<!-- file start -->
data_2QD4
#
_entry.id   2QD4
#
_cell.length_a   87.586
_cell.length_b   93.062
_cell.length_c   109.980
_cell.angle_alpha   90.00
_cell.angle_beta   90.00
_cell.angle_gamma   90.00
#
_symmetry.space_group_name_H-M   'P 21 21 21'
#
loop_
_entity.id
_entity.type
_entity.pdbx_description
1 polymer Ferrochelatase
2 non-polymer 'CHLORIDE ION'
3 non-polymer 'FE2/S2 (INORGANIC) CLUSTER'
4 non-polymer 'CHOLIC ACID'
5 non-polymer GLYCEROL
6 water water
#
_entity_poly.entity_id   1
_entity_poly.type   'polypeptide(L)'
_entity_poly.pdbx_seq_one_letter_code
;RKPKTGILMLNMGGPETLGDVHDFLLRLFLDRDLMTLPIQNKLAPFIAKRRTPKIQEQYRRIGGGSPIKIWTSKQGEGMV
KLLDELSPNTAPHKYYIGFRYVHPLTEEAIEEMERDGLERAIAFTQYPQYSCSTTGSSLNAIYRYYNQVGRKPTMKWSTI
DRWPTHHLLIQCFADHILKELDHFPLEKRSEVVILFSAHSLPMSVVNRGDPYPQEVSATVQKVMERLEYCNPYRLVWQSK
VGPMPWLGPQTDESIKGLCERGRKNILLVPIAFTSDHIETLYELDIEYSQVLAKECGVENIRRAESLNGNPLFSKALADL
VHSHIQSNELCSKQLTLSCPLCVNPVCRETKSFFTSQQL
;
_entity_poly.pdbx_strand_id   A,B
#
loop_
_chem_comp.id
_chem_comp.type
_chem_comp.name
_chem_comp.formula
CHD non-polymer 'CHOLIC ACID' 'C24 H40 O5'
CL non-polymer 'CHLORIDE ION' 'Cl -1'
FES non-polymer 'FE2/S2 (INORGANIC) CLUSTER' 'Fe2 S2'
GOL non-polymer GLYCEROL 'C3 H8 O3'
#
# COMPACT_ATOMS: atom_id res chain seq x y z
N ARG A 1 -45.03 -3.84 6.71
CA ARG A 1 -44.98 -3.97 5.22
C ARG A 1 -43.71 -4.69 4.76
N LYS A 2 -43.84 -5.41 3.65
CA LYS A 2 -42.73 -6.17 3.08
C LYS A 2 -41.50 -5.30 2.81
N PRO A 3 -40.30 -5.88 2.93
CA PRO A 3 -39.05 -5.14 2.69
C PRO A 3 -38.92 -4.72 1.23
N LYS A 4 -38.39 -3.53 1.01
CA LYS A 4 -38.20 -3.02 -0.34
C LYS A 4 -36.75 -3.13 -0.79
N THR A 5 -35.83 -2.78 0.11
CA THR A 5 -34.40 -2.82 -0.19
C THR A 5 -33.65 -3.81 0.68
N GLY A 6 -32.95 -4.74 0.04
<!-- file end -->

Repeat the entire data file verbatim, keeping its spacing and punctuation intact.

data_2QD4
#
_entry.id   2QD4
#
_cell.length_a   87.586
_cell.length_b   93.062
_cell.length_c   109.980
_cell.angle_alpha   90.00
_cell.angle_beta   90.00
_cell.angle_gamma   90.00
#
_symmetry.space_group_name_H-M   'P 21 21 21'
#
loop_
_entity.id
_entity.type
_entity.pdbx_description
1 polymer Ferrochelatase
2 non-polymer 'CHLORIDE ION'
3 non-polymer 'FE2/S2 (INORGANIC) CLUSTER'
4 non-polymer 'CHOLIC ACID'
5 non-polymer GLYCEROL
6 water water
#
_entity_poly.entity_id   1
_entity_poly.type   'polypeptide(L)'
_entity_poly.pdbx_seq_one_letter_code
;RKPKTGILMLNMGGPETLGDVHDFLLRLFLDRDLMTLPIQNKLAPFIAKRRTPKIQEQYRRIGGGSPIKIWTSKQGEGMV
KLLDELSPNTAPHKYYIGFRYVHPLTEEAIEEMERDGLERAIAFTQYPQYSCSTTGSSLNAIYRYYNQVGRKPTMKWSTI
DRWPTHHLLIQCFADHILKELDHFPLEKRSEVVILFSAHSLPMSVVNRGDPYPQEVSATVQKVMERLEYCNPYRLVWQSK
VGPMPWLGPQTDESIKGLCERGRKNILLVPIAFTSDHIETLYELDIEYSQVLAKECGVENIRRAESLNGNPLFSKALADL
VHSHIQSNELCSKQLTLSCPLCVNPVCRETKSFFTSQQL
;
_entity_poly.pdbx_strand_id   A,B
#
loop_
_chem_comp.id
_chem_comp.type
_chem_comp.name
_chem_comp.formula
CHD non-polymer 'CHOLIC ACID' 'C24 H40 O5'
CL non-polymer 'CHLORIDE ION' 'Cl -1'
FES non-polymer 'FE2/S2 (INORGANIC) CLUSTER' 'Fe2 S2'
GOL non-polymer GLYCEROL 'C3 H8 O3'
#
# COMPACT_ATOMS: atom_id res chain seq x y z
N ARG A 1 -45.03 -3.84 6.71
CA ARG A 1 -44.98 -3.97 5.22
C ARG A 1 -43.71 -4.69 4.76
N LYS A 2 -43.84 -5.41 3.65
CA LYS A 2 -42.73 -6.17 3.08
C LYS A 2 -41.50 -5.30 2.81
N PRO A 3 -40.30 -5.88 2.93
CA PRO A 3 -39.05 -5.14 2.69
C PRO A 3 -38.92 -4.72 1.23
N LYS A 4 -38.39 -3.53 1.01
CA LYS A 4 -38.20 -3.02 -0.34
C LYS A 4 -36.75 -3.13 -0.79
N THR A 5 -35.83 -2.78 0.11
CA THR A 5 -34.40 -2.82 -0.19
C THR A 5 -33.65 -3.81 0.68
N GLY A 6 -32.95 -4.74 0.04